My husband, Keith, and I have had the privilege of leading several international mission trips with students. We love learning about new cultures, even struggling with a new language. We’ve worked with refugees in southern Europe, university students in the U.K., and church planters in Ecuador. These trips have opened our eyes to the needs in our world, as well as the work God is doing through His church to reach the nations.
Here in Nashville, we’ve watched the demographics shift in our neighborhood and community. God has awakened us to the opportunities to reach the nations right here at home. We’ve begun a friendship with our Nigerian neighbors. And I’m hoping to learn some gardening tips from our Vietnamese neighbor this spring.
Recently, Keith and I were challenged to become intentional in serving those new to our nation. We decided to take part in a program run by a local university. The program pairs international students with American families, seeking to build friendships across cultures. The American family plays host to the student during their first year.
We were paired with two students from China. We’ve had a great time sharing meals and introducing them to our city. They are curious about our culture and hungry for community. Simply inviting them to join in our holiday celebrations has allowed us to talk about our faith.
In this issue of Facts & Trends, we look at how global migration is giving the Church an unprecedented opportunity to share the good news of Jesus Christ with the world. In our cover story, World Relief’s Jenny Yang breaks down the numbers for us and explains how immigrants can be both a mission field and agents of mission. LifeWay President and CEO Thom S. Rainer describes how a church in Georgia is reaching internationals. And our executive editor Ed Stetzer challenges Christian leaders to remember the missiological implications of global migration.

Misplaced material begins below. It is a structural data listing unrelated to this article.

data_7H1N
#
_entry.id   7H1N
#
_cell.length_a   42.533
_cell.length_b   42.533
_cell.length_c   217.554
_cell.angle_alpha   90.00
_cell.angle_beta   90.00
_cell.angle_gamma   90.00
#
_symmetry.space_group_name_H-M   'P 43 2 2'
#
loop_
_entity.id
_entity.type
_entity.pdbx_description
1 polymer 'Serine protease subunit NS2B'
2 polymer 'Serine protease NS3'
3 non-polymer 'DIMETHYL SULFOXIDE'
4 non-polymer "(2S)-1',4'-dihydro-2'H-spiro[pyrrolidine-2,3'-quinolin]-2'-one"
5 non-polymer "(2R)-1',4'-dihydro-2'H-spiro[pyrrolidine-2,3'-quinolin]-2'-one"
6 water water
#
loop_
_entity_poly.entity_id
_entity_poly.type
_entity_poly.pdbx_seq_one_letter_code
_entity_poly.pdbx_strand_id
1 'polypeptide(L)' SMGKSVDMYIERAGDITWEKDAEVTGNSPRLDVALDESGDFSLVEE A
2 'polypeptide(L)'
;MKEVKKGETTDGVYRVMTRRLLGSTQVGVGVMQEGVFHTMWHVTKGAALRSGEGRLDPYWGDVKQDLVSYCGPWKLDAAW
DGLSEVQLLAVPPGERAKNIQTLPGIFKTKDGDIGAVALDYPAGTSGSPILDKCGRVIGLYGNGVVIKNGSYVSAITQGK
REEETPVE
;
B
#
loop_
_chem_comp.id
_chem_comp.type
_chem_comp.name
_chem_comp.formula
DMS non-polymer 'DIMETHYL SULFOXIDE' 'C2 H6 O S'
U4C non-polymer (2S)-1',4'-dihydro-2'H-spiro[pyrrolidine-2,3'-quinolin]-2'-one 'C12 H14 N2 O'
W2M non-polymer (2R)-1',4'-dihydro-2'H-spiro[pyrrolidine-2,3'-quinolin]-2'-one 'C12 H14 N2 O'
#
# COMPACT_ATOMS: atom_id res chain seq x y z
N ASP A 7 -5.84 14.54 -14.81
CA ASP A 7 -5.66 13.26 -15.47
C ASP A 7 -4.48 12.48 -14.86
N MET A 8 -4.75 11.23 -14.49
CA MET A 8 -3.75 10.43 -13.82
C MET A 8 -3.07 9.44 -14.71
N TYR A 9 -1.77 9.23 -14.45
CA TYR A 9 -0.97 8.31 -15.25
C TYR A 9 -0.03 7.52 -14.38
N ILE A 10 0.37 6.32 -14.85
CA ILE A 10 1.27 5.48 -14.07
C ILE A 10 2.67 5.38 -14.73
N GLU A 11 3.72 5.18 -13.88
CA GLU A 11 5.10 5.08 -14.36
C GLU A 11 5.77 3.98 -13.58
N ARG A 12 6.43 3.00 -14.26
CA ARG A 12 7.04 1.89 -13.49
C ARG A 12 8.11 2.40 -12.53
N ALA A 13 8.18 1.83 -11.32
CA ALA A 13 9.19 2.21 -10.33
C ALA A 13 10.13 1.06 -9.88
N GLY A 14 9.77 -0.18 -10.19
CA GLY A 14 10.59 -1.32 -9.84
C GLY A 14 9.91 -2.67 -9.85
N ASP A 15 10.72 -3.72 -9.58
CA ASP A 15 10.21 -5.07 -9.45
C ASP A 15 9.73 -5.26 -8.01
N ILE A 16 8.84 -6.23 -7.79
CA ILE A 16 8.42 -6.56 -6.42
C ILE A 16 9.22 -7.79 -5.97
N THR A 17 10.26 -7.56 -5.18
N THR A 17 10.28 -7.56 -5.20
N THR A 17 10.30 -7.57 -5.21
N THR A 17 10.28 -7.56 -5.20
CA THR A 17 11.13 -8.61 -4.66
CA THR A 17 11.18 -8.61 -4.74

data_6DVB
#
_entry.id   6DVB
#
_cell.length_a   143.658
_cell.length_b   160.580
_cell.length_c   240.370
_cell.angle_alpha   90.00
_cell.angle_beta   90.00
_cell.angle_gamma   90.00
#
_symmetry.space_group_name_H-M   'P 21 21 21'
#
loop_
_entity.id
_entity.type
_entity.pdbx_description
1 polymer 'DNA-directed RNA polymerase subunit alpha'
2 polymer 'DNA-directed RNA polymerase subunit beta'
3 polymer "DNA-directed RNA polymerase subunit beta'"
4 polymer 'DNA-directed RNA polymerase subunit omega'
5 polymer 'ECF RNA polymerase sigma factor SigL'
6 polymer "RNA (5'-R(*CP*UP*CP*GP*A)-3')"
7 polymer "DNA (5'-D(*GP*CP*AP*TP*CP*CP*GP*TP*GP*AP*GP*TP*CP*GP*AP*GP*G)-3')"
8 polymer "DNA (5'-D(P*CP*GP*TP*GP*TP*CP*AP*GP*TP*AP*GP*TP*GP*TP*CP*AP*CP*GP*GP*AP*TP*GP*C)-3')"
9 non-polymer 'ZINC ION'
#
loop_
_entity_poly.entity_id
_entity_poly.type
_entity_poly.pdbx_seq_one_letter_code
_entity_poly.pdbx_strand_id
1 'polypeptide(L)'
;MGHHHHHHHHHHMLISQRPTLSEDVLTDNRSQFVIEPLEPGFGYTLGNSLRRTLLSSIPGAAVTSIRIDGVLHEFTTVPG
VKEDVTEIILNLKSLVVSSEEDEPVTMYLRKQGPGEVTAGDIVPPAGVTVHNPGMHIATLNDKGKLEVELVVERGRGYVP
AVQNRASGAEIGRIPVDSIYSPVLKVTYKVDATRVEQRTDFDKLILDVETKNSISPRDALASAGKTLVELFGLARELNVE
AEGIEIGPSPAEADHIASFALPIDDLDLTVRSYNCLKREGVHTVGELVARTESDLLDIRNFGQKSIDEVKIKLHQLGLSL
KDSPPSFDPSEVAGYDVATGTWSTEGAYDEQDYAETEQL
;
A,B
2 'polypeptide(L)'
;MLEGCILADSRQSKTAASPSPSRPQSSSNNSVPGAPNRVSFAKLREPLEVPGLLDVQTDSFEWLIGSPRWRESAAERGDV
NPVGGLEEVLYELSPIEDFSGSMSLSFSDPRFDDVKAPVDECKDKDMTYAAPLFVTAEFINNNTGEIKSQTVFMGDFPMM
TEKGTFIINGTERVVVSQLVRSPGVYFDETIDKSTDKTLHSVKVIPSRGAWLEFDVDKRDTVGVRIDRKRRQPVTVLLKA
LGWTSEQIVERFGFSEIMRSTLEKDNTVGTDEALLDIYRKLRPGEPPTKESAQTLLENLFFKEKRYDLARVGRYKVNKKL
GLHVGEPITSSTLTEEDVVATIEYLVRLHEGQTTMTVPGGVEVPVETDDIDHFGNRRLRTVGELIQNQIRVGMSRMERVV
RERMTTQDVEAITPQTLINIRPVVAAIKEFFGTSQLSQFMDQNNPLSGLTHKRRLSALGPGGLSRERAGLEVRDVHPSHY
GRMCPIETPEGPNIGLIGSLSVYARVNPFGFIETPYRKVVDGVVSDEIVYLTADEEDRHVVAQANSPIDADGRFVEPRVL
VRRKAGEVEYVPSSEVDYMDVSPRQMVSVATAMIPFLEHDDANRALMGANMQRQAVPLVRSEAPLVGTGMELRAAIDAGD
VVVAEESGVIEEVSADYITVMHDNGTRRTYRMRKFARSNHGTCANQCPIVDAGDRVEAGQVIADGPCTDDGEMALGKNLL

We also interviewed Samuel Rodriguez, president of the National Hispanic Christian Leadership Conference, about what Latino immigration means for U.S. churches.
Ministry to internationals doesn’t have to be complicated. It can be as simple as tutoring students in their schoolwork, teaching adults to read, or taking someone to the grocery story. Befriending those new to your city and helping them in practical ways can open doors for sharing the gospel.
As we settle into 2016, immigration will continue to be a topic discussed by the media and debated during the presidential race. It’s an important, yet complex, issue. As Christians, I pray our discussions are filled with biblical truth and grace. God has commissioned us to reach the nations, and the nations are coming to us. Our calling is to love others like Christ loved us, point them toward the Savior, and help them follow Him.
When the Nations Come to Us — Jenny Yang
The migration of people, whether forced or voluntary, should be viewed not as accidental but as part of God’s sovereign plan. Scripture tells us God determines the times and places people live “so they might seek God, and perhaps they might reach out and find Him” (Acts 17:27).
As believers we are called to make disciples of all nations (Matthew 28:19); with immigration, the nations show up on our doorstep. The mission field has crossed our borders and settled into our communities as our co-workers and neighbors.
For Christians committed to reaching the nations for Christ, this should be exciting news. Immigrants are not only open to hearing the gospel but are themselves transforming the Christian landscape in America.